DP7963 (Inter-state) Banking and (Inter-state) Trade: Does Real Integration Follow Financial Integration?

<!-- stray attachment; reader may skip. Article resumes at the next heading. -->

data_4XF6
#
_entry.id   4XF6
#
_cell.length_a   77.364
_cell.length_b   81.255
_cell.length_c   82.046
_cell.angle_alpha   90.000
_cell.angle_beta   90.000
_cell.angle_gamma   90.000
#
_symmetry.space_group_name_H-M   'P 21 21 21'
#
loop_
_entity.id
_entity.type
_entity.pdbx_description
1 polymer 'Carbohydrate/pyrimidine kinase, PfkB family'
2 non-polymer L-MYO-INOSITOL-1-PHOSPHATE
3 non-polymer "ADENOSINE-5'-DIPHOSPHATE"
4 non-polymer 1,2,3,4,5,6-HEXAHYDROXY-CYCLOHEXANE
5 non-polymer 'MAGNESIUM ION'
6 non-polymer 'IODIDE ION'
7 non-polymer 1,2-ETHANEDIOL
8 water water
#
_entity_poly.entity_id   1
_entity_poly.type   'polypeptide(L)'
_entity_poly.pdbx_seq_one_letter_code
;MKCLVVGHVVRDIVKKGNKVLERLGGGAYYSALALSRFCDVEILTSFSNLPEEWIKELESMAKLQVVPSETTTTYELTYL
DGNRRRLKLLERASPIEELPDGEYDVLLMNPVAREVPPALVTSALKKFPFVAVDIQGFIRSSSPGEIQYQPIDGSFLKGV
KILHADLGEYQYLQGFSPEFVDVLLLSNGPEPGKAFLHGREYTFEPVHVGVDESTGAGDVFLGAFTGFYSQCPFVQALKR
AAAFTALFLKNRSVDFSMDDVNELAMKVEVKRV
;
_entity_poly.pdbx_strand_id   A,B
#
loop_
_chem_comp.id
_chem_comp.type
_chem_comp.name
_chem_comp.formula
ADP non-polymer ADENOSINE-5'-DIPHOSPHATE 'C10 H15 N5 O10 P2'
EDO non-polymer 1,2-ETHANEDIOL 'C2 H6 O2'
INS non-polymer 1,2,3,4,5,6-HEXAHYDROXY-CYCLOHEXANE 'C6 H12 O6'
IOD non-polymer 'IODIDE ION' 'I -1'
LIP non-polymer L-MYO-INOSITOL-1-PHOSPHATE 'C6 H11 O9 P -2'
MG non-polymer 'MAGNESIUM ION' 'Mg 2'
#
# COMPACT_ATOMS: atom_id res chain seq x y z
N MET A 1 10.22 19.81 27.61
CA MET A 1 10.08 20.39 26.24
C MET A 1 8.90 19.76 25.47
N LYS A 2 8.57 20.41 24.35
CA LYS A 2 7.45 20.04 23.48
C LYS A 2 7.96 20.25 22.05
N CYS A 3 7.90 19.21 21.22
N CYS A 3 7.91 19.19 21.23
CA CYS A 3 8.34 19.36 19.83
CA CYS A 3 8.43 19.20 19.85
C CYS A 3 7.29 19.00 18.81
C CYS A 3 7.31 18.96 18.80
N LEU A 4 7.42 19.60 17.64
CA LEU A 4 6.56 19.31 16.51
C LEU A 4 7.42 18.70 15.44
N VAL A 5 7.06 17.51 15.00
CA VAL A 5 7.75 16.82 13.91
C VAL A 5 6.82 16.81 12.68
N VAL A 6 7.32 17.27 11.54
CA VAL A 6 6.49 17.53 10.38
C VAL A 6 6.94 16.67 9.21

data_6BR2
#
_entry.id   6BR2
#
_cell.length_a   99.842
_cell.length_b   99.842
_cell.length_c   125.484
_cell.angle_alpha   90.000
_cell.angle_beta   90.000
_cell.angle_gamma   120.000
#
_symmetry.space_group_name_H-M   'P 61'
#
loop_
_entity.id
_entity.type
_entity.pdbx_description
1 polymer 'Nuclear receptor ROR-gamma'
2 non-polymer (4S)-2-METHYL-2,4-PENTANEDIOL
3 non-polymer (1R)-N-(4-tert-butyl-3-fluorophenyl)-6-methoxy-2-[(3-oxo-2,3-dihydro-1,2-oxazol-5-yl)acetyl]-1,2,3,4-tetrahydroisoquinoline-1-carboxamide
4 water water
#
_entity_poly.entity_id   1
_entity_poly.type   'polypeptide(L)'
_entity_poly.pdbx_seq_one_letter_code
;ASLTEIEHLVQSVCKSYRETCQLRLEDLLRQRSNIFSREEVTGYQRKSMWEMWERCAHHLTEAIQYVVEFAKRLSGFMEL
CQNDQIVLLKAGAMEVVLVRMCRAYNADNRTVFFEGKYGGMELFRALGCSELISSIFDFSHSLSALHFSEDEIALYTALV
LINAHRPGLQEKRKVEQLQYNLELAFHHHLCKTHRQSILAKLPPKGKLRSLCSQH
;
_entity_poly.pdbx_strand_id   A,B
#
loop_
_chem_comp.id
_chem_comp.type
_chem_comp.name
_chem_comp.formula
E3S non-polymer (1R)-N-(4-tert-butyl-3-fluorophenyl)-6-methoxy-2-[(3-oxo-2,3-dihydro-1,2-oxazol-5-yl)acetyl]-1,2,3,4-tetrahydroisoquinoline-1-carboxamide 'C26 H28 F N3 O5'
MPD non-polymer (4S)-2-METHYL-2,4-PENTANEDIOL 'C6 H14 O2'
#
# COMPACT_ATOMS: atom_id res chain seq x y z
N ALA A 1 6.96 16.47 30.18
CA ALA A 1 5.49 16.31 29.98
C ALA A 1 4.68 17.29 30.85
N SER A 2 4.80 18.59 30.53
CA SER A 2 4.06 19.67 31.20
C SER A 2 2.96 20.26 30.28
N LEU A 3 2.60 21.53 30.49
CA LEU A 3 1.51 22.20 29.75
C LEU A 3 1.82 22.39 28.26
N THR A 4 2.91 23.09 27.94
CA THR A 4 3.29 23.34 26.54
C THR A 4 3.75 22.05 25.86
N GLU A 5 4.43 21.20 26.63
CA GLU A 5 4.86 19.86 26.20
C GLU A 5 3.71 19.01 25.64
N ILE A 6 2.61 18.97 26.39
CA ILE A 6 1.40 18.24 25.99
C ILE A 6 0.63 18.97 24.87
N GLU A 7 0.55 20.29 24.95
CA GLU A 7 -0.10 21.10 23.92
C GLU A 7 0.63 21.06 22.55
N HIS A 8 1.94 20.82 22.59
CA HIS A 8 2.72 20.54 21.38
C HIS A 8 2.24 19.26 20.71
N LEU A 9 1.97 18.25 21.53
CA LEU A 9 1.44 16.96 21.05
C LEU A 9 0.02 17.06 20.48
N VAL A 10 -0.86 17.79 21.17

We examine whether financial sector integration leads to real sector integration through trade. Our conjecture is that banking integration between two regions leads to higher trade flows between them. In our stylized model, this happens because banks with presence in the two regions are better able to assess risks and charge the appropriate premiums for trade-related projects pertinent for the two markets; whereas the same banks charge higher average interest rates for projects that involve trade to other markets from which these banks are absent. We use the deregulation of inter-state banking in the U.S. as a natural experiment to test the implication of our theory model with the state-level Commodity Flow Survey data. Our empirical evidence indicates that there is a trade channel associated with the finance-growth nexus. Based on difference-in-differences estimates, we find that the trade share of state-pairs that have opened their banking market to each other?s financial institutions increased by 14% over a ten year period relative to the trade shares of state-pairs that did not. This increase in trade flows is due to actual bank integration following deregulation: based on instrumental variables estimates, we calculate that an increase in bank integration from zero to 2.28%, the mean of the data, increases trade in the range of 15% to 25%. These magnitudes are probably lower bound estimates for financial barriers in international trade, given that the international financial system is much less integrated than the U.S. financial system.